BARSTOW • Jason Cable spent 15 years in the California Institute for Men in Chino for substance abuse.
He barely knows his daughters, ages 10 and 15, who live with their mother in San Bernardino, he says. And, until he was enrolled at Panorama Ranch's substance abuse program in Barstow, he never thought he'd be able to rid himself of his addiction.
Now, after 46 days, he's more than halfway through the 90-day program, and is looking forward to being back in society. He says he may even go back to school.
"This program's a miracle for me," he said. "I'm taking full advantage of it."
Panorama Ranch opened its residential substance abuse program on Fredricks Avenue in October 2007 and began taking parolees about a year ago. Since its opening 140 people have successfully completed the program, about 60 of them former members of the prison system Program Coordinator Rhonda Robinson said. But since the presence parolees in the neighborhood have become known to the Barstow mayor and police chief, concerns over the community's safety have arisen.
"I've noticed for the past eight months that our residential burglary rate was sky high in that area," said Barstow Police Chief Dianne Burns. "There was no other way to explain what was going on down there other than the existence of that ranch."
Burns said for the past eight months something definitely changed between the 200 and 400 block of East and West Fredricks Avenue. She said she thought the public housing facility in the area was to blame, but changed her mind when Mayor Joe Gomez told her about Panorama Ranch.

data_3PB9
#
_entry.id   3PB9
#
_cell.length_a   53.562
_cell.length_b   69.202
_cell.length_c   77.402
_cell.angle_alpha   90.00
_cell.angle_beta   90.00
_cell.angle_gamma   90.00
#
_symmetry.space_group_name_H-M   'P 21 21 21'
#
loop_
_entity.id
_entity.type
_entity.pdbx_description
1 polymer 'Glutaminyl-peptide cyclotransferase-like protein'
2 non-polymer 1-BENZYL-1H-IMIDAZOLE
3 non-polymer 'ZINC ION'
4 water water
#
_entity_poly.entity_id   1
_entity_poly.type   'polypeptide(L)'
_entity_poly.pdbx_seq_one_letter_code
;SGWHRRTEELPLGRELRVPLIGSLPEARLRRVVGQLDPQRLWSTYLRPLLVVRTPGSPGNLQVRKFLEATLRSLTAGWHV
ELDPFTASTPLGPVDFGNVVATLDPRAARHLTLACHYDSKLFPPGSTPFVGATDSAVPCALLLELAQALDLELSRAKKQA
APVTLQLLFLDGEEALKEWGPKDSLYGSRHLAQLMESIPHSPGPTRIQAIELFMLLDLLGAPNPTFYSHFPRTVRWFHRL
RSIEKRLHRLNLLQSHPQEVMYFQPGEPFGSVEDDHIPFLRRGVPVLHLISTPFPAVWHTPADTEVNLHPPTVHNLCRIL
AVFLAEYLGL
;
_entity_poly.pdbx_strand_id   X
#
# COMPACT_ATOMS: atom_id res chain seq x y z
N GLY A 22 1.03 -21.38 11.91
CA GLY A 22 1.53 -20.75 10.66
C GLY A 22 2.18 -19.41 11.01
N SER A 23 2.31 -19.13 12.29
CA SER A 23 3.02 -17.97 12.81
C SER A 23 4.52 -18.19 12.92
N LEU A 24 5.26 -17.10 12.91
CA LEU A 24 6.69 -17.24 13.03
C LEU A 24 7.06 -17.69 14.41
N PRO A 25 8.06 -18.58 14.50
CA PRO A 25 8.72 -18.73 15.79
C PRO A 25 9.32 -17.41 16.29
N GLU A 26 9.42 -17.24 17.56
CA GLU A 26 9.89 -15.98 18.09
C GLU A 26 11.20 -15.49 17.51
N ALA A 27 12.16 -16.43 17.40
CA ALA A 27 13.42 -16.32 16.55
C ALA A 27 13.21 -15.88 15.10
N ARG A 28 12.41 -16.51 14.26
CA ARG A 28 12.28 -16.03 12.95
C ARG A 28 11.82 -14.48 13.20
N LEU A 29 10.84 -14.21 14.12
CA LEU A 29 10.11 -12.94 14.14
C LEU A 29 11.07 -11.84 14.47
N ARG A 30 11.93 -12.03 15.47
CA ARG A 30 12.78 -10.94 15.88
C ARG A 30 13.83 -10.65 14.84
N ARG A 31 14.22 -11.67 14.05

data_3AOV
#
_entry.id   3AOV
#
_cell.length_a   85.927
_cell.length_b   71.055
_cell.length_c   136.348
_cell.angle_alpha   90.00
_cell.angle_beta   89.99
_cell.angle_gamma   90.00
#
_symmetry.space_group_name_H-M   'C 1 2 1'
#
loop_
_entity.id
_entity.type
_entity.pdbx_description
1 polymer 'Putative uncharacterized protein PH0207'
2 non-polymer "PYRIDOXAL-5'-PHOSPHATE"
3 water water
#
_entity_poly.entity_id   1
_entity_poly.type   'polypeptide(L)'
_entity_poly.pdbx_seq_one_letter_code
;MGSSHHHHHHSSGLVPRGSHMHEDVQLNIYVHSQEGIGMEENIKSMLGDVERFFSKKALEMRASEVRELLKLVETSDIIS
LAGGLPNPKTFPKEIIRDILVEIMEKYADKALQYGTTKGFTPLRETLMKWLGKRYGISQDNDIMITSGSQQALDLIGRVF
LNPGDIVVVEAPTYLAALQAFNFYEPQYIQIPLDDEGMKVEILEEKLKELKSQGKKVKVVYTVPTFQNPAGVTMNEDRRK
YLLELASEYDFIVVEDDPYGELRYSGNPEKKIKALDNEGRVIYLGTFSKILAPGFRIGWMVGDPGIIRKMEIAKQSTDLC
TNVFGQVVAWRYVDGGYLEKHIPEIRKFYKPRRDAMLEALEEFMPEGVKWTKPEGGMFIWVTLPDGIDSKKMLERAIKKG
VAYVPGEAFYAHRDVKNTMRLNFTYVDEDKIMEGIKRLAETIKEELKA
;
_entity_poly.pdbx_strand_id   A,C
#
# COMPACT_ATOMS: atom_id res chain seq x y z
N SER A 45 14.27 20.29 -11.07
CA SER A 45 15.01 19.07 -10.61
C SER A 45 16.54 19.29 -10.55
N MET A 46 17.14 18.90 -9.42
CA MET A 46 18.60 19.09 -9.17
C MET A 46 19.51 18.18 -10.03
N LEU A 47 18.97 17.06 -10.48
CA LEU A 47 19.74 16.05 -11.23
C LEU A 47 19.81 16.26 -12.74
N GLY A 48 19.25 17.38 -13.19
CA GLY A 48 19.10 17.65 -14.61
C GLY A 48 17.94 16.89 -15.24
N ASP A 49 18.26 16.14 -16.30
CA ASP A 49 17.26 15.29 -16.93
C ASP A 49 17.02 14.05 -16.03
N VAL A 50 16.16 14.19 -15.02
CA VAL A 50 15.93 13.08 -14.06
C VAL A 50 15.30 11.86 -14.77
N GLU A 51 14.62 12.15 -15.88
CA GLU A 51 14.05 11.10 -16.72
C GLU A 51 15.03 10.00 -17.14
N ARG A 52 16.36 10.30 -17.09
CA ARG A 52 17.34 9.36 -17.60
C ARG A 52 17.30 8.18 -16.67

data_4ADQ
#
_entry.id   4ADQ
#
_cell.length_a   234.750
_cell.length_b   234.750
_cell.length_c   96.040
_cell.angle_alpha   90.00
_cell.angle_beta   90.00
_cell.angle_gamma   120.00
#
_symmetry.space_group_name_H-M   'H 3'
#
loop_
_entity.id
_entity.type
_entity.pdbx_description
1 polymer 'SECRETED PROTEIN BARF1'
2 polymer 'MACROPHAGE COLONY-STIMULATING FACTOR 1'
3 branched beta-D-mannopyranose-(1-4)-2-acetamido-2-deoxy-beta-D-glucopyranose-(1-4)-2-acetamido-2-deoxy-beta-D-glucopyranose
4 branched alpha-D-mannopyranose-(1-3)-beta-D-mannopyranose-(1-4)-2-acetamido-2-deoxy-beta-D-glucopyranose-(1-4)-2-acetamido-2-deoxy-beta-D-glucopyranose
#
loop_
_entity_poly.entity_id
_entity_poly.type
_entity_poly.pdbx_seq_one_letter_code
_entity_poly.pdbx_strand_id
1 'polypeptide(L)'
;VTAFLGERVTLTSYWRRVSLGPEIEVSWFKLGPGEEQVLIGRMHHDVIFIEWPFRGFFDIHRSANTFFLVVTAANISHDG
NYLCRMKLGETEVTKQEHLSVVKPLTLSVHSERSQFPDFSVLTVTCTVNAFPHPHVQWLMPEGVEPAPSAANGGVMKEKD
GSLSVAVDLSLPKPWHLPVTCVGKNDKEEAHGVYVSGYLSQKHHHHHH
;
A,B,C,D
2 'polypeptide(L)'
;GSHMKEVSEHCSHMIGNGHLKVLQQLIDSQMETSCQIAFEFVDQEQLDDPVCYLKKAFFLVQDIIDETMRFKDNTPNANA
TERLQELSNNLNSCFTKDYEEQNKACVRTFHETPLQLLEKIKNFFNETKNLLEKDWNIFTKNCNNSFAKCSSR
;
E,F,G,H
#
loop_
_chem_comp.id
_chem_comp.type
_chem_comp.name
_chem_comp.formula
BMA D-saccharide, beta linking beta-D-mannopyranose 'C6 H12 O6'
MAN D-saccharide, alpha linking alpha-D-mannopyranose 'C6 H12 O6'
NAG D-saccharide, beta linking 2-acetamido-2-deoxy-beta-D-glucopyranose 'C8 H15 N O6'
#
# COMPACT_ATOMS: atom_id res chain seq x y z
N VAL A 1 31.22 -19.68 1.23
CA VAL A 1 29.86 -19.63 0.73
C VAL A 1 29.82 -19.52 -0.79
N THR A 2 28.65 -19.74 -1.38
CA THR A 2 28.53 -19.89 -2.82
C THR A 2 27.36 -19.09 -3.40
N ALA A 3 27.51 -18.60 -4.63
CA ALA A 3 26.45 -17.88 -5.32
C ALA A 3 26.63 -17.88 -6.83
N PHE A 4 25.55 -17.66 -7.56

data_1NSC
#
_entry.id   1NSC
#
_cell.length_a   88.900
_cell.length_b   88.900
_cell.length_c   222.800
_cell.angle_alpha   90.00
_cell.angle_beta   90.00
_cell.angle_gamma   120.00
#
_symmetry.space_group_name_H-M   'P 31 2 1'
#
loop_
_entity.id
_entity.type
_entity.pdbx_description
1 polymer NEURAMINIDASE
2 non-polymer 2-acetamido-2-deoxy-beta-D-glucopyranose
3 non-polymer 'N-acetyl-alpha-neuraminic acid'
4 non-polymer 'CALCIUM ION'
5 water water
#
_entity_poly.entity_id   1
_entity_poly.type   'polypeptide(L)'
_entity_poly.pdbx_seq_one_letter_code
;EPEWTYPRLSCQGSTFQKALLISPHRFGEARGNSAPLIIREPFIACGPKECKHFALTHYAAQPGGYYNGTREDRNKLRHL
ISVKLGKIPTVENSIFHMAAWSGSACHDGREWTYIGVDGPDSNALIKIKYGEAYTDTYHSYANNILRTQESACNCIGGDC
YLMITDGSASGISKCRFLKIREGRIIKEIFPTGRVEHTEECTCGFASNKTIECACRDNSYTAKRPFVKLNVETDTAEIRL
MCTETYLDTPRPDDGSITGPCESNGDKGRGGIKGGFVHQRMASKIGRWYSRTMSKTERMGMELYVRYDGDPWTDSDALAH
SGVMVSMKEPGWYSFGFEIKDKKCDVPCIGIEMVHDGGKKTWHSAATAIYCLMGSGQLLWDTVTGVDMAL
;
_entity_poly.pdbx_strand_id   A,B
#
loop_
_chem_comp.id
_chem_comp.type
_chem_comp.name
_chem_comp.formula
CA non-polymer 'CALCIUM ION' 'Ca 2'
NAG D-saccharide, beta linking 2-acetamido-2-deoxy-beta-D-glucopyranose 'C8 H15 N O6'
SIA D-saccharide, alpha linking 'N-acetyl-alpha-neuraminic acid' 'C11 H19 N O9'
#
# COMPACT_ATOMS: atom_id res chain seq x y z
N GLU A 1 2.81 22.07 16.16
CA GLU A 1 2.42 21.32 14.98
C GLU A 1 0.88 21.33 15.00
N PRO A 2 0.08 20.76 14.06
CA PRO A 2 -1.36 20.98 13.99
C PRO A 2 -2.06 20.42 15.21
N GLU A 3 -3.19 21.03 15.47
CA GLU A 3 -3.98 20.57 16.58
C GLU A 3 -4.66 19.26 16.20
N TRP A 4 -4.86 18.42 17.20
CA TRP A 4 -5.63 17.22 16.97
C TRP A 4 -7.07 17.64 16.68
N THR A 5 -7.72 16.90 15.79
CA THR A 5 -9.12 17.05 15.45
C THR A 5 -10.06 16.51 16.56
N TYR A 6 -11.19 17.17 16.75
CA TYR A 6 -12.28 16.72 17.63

Gomez said he saw a group of 20 people walking down the street near the post office and began asking questions about who they were and where they were going. They just started explaining Panorama Ranch's program, he said. He said he thought Panorama Ranch was a program for the local community, not outsiders and the city wasn't notified of the change.
"I don't know how many of them are on parole, but a good number of them are. I'd say the majority," he said. "(The City Council) is working with the probation department, the police department and Panorama Ranch to make sure that situation is taken care of. I do not want that type of program in our community."
Beverly Ary, executive director of the Morongo Basin Counseling and Recovery Center — Panorama Ranch's parent organization — said as a program funded by the Substance Abuse Services Coordinating Agency, a state program, and contracted through the San Bernardino County Department of Behavioral Health Alcohol and Drug Services, Panorama must take prisoners who are residents of San Bernardino County and were convicted of substance abuse-related crimes. All of their clients lived in San Bernardino County before being convicted, and after they are released on parole, they receive substance abuse treatment through Panorama Ranch or other state-funded facilities.
Robinson said out of 33 clients currently going through Panorama Ranch's 90-day program, 28 of them are parolees. They attend classes on topics ranging from anger management and parenting to meeting etiquette and go to Narcotics Anonymous or Alcoholics Anonymous meetings. They also take daily supervised walks around the neighborhood. Each client works with a counselor and follows an individual treatment plan, Ary said, and a parole officer is also assigned to them. If the Panorama Ranch program isn't working for a client, their parole officer finds other arrangements for them.
Even though Ary said the neighbors haven't complained about Panorama Ranch's presence on Fredricks Avenue, she did meet with Burns and Gomez about the safety concerns they had. As a result of the chief and mayor's concerns, Ary said surveillance cameras will be installed at the facility's front and back entrances and around the perimeter.
"We're willing to sit down and talk (with them)," she said. "We're willing to work with everyone that's willing to work with us."
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